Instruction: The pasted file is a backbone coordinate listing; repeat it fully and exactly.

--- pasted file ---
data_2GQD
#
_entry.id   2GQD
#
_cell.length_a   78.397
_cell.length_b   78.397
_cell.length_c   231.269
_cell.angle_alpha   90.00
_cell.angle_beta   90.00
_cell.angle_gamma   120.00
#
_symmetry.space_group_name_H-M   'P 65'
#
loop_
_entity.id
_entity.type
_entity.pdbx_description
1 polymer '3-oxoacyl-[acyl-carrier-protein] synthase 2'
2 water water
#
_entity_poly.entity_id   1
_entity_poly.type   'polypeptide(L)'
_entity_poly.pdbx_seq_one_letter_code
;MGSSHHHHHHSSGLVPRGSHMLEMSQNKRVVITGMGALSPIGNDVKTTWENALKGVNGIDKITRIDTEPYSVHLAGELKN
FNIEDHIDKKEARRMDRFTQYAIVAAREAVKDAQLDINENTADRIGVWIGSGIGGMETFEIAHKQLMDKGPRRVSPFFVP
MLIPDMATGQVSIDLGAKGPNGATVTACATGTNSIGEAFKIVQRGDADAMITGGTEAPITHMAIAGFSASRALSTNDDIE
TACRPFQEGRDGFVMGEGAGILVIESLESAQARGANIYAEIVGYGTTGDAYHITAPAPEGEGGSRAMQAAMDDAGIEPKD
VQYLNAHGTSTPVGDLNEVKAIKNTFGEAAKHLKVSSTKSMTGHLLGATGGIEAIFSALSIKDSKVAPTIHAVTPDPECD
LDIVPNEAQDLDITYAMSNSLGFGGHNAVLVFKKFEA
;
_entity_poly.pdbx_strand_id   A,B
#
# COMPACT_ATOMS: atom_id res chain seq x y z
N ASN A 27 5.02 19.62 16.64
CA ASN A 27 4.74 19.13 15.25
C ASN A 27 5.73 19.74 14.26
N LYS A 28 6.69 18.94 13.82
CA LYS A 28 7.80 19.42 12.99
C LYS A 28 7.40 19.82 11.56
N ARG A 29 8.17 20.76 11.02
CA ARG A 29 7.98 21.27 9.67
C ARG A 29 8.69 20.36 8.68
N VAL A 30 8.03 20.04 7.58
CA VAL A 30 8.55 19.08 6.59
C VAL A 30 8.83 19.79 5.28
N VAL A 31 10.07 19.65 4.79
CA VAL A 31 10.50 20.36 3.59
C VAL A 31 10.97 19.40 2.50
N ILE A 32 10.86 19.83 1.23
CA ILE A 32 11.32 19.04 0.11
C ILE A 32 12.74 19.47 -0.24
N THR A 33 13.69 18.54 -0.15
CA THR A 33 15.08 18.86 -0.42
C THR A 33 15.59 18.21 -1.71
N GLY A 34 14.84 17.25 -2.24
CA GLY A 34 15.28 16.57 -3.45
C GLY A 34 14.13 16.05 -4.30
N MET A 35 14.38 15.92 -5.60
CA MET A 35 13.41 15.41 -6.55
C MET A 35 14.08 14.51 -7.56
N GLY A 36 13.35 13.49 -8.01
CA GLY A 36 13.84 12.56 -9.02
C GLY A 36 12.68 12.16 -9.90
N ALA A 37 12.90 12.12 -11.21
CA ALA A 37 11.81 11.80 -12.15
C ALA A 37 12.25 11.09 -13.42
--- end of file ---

data_2GQD
#
_entry.id   2GQD
#
_cell.length_a   78.397
_cell.length_b   78.397
_cell.length_c   231.269
_cell.angle_alpha   90.00
_cell.angle_beta   90.00
_cell.angle_gamma   120.00
#
_symmetry.space_group_name_H-M   'P 65'
#
loop_
_entity.id
_entity.type
_entity.pdbx_description
1 polymer '3-oxoacyl-[acyl-carrier-protein] synthase 2'
2 water water
#
_entity_poly.entity_id   1
_entity_poly.type   'polypeptide(L)'
_entity_poly.pdbx_seq_one_letter_code
;MGSSHHHHHHSSGLVPRGSHMLEMSQNKRVVITGMGALSPIGNDVKTTWENALKGVNGIDKITRIDTEPYSVHLAGELKN
FNIEDHIDKKEARRMDRFTQYAIVAAREAVKDAQLDINENTADRIGVWIGSGIGGMETFEIAHKQLMDKGPRRVSPFFVP
MLIPDMATGQVSIDLGAKGPNGATVTACATGTNSIGEAFKIVQRGDADAMITGGTEAPITHMAIAGFSASRALSTNDDIE
TACRPFQEGRDGFVMGEGAGILVIESLESAQARGANIYAEIVGYGTTGDAYHITAPAPEGEGGSRAMQAAMDDAGIEPKD
VQYLNAHGTSTPVGDLNEVKAIKNTFGEAAKHLKVSSTKSMTGHLLGATGGIEAIFSALSIKDSKVAPTIHAVTPDPECD
LDIVPNEAQDLDITYAMSNSLGFGGHNAVLVFKKFEA
;
_entity_poly.pdbx_strand_id   A,B
#
# COMPACT_ATOMS: atom_id res chain seq x y z
N ASN A 27 5.02 19.62 16.64
CA ASN A 27 4.74 19.13 15.25
C ASN A 27 5.73 19.74 14.26
N LYS A 28 6.69 18.94 13.82
CA LYS A 28 7.80 19.42 12.99
C LYS A 28 7.40 19.82 11.56
N ARG A 29 8.17 20.76 11.02
CA ARG A 29 7.98 21.27 9.67
C ARG A 29 8.69 20.36 8.68
N VAL A 30 8.03 20.04 7.58
CA VAL A 30 8.55 19.08 6.59
C VAL A 30 8.83 19.79 5.28
N VAL A 31 10.07 19.65 4.79
CA VAL A 31 10.50 20.36 3.59
C VAL A 31 10.97 19.40 2.50
N ILE A 32 10.86 19.83 1.23
CA ILE A 32 11.32 19.04 0.11
C ILE A 32 12.74 19.47 -0.24
N THR A 33 13.69 18.54 -0.15
CA THR A 33 15.08 18.86 -0.42
C THR A 33 15.59 18.21 -1.71
N GLY A 34 14.84 17.25 -2.24
CA GLY A 34 15.28 16.57 -3.45
C GLY A 34 14.13 16.05 -4.30
N MET A 35 14.38 15.92 -5.60
CA MET A 35 13.41 15.41 -6.55
C MET A 35 14.08 14.51 -7.56
N GLY A 36 13.35 13.49 -8.01
CA GLY A 36 13.84 12.56 -9.02
C GLY A 36 12.68 12.16 -9.90
N ALA A 37 12.90 12.12 -11.21
CA ALA A 37 11.81 11.80 -12.15
C ALA A 37 12.25 11.09 -13.42